Now, do note, that if you’re developing across multiple browsers (and if you’re doing web development, you should be doing that), so you’ll still need to test for compatibility in Firefox, Opera, Safari, etc. This is just one way to easily knock out some mobile responsive design from your browser.

Why is this useful? If you teach any kind of web development class, this will make your life much easier. Also, since 50% of the world accesses the web via mobile as their primary method, responsive design is a must for any design course. This is one way to help make that process easier for quick cross-platform testing as students learn.

Tin Can Phones, Windows, and Horizons

Tin Cans

Twitter chats are often the first point of entry for developing a PLN. It was where I began. I randomly followed some people who had “Education” in their profile, which led me to #edchat which led me to more people with “education” in their profiles. I built a large group of people I could connect with on various issues.

The problem with this approach is that you tend to only talk with people you agree with. We give the other end of our tin can phone to friends.

One-way following on Twitter is dangerous because you can choose which voices you want to hear and which you can virtually ignore. This leads to echo-chambers, reinforcement of confirmation biases, and growth stagnates. I was able to get ideas about what to teach, but I struggled to find reasons for why I should teach the what.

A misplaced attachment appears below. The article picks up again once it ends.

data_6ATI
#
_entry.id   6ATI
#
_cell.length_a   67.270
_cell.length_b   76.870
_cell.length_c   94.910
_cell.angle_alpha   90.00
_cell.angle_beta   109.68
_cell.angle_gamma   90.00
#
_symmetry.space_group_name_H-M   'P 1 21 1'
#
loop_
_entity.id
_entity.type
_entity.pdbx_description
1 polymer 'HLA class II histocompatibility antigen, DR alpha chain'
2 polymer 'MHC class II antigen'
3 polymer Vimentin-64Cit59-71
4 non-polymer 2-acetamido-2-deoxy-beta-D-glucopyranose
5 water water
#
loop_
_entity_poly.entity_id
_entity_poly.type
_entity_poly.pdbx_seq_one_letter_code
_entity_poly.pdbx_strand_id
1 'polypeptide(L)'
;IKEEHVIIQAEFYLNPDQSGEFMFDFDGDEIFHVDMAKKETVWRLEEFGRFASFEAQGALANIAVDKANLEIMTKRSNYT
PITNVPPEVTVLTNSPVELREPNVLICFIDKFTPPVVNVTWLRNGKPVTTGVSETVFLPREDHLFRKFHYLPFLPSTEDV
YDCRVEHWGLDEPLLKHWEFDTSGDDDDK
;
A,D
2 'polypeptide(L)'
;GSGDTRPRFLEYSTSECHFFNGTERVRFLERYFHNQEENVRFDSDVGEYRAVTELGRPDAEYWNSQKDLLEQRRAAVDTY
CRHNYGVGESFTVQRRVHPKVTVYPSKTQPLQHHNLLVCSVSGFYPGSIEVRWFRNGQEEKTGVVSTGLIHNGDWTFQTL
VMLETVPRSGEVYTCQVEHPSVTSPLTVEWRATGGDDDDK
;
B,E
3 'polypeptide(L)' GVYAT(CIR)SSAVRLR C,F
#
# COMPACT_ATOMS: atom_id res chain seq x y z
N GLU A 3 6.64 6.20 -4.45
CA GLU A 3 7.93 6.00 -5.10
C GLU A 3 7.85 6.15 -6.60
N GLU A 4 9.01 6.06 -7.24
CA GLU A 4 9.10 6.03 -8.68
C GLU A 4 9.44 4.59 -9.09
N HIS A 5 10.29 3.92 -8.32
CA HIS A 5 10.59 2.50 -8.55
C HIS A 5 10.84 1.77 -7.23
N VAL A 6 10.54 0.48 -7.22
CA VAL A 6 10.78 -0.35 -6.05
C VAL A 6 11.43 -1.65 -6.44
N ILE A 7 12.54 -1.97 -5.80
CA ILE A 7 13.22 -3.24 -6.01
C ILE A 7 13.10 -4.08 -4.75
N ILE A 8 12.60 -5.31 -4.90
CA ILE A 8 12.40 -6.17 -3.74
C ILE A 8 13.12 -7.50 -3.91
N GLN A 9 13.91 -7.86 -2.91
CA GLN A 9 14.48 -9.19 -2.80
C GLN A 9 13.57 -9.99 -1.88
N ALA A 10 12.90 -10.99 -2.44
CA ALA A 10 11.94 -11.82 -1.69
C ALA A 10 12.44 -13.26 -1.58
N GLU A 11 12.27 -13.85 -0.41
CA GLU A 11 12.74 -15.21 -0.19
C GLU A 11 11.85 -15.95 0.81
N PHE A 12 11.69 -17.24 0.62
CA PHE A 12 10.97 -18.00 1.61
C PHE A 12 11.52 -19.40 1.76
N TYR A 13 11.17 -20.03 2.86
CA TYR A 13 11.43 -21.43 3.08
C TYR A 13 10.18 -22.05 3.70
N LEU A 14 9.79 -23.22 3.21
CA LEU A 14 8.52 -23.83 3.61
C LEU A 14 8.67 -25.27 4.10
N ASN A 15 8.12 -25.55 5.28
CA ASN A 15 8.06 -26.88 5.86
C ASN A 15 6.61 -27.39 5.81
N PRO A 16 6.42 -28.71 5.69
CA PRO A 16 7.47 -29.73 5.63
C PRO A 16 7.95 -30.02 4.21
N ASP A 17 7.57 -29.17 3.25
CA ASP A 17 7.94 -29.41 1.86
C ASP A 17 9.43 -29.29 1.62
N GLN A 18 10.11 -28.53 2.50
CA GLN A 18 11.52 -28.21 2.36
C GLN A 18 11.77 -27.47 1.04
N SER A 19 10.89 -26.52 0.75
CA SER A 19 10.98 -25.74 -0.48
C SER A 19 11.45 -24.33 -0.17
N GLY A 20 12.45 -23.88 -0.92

This topic is timely because I just connected with Tobey Steeves, a Canadian educator who caught my attention with this tweet:

I have spent a great deal of my professional life working within and writing on Flipped Learning. When someone wants to talk about the “technocratic diminution” of teaching, I pay attention. Tobey and I have sent a few tweets back and forth and he’s already sent me some literature from Pablo Friere on the “pedagogy of banking.” Tobey is now a part of my network so I can continue to learn from him.

Another influencer on my mind lately is Dr. Sugata Mitra. From what I know, I’m not a big fan. An article in Wired magazine outlined his “hole in the wall” project, which hints at the idea that teachers are obsolete. I’m struggling with that idea.. Two things I’ve realized: 1) How presumptuous am I to think that I know better than an education researcher? 2) Before I can really disagree, I need to know more about his research. I’ve followed his Twitter account and bookmarked his blog.


Blogs: the windows to deeper thought, conflict, and (sometimes) civilized debate. 140 characters is difficult to leverage into an effective medium for debate. Tone is impossible in snippets; implied tone can be mistaken and defenses are raised before you can get to the heart of the conflict. Blogs, on the other hand, allow for exploration of thought as well as more time for the reader to digest those ideas. I can engage with a blog without feeling like I need to engage immediate with the author. I can take time to formulate an opinion and respond with a well thought out comment.

I’m not a fan of exposition on the web. I also struggle when writing is exceptionally heavy-handed in tone. The biggest addition to my RSS reader is Ira Socol. To be completely honest, he pushes my buttons sometimes, especially when it comes to the role of technology in the classroom…which is exactly why I need to be reading his blog more.

Ira has been writing and tweeting about grit lately, so I decided to jump in. His post on Angela Duckworth, Galton, Nazis, and eugenics is not only long (3,800 words), but a deep dive into why I need to pay more attention to education rhetoric. I don’t agree with everything he says about grit, but I’ve been prompted to learn more.

Driving home last night.